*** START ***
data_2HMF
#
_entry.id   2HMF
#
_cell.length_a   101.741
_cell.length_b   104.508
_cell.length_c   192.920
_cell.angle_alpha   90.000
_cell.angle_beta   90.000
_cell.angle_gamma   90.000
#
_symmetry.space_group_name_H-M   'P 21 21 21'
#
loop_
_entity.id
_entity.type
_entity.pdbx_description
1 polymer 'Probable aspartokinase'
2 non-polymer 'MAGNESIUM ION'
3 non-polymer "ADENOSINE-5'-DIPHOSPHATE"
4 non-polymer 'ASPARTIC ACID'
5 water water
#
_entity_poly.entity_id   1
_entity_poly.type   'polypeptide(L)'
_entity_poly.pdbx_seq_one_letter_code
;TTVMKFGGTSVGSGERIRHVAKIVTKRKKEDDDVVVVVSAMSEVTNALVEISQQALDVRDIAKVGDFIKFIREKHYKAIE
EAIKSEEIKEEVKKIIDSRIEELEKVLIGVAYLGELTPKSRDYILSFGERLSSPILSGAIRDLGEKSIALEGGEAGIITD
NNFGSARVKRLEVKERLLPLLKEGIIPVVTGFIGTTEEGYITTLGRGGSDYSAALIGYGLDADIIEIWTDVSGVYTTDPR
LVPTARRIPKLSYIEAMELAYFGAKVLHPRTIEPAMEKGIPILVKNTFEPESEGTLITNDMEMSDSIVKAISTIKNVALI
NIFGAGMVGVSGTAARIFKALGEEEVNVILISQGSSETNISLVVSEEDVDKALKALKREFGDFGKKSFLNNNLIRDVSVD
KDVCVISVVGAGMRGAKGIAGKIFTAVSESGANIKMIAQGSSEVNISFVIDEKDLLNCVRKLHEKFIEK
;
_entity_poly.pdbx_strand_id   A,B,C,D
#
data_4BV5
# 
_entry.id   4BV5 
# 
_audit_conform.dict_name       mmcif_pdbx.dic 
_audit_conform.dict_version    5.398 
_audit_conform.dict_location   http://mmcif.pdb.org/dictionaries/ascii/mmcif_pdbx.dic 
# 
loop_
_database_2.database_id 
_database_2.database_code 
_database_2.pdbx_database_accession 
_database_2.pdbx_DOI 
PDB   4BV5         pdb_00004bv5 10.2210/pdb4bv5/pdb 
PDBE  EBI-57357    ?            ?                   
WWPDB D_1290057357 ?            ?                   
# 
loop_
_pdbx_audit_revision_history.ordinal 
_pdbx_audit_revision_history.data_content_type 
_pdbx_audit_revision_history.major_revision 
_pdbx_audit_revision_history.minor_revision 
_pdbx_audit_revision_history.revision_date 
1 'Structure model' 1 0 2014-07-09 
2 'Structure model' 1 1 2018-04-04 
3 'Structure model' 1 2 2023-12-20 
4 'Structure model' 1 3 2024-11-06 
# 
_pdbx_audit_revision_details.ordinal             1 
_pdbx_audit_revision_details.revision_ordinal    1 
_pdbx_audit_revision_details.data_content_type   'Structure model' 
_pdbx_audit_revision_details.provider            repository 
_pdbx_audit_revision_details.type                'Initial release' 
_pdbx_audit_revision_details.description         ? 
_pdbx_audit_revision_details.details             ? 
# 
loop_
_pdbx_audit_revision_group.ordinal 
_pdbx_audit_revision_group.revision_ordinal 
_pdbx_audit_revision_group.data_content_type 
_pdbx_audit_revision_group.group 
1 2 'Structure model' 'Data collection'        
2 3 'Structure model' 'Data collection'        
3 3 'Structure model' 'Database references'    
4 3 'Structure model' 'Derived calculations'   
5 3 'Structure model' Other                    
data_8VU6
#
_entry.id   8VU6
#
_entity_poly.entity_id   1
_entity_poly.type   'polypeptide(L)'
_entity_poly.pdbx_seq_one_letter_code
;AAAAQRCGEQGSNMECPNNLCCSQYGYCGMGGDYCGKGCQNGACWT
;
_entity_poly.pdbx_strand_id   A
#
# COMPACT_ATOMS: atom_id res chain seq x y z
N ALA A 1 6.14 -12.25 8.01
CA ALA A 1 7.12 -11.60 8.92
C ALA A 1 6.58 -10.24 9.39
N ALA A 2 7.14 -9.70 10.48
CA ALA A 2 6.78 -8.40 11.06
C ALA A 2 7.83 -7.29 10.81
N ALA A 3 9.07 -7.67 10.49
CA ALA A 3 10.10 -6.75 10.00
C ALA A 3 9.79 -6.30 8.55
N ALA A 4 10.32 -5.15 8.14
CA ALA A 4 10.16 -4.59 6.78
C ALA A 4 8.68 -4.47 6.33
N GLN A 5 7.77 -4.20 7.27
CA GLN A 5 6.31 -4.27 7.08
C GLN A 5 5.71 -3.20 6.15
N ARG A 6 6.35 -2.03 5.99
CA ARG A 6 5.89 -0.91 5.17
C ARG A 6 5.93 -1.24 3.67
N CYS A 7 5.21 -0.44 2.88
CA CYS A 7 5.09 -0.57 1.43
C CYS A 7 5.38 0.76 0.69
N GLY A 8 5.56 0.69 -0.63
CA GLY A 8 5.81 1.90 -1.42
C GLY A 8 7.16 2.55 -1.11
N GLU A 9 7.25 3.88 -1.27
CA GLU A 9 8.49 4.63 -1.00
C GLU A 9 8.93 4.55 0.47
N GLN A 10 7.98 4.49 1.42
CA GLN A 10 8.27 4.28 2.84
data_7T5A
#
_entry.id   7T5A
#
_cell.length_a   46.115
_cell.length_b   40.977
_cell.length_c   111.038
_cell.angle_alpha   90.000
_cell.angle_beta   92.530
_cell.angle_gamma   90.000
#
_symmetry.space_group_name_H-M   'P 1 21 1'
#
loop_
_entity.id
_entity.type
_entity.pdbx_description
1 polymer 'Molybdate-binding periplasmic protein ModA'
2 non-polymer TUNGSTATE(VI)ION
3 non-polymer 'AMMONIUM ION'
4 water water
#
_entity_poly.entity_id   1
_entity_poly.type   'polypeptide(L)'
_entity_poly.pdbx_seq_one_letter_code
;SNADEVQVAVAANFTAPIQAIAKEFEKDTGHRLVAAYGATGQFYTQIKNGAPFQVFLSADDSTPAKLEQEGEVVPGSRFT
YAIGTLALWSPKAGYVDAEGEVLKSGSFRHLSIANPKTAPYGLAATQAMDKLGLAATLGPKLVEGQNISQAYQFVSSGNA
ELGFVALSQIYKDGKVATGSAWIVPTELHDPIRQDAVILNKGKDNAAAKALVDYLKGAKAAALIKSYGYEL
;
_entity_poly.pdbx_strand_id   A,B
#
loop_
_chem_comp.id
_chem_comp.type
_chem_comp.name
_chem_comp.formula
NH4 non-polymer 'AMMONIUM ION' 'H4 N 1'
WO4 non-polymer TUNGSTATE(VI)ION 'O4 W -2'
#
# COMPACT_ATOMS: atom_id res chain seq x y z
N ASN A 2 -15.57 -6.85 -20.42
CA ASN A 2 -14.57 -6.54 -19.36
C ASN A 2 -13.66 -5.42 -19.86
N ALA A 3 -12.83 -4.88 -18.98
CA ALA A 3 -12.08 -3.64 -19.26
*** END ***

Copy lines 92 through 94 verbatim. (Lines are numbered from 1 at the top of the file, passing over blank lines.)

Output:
#
# COMPACT_ATOMS: atom_id res chain seq x y z
N ALA A 1 6.14 -12.25 8.01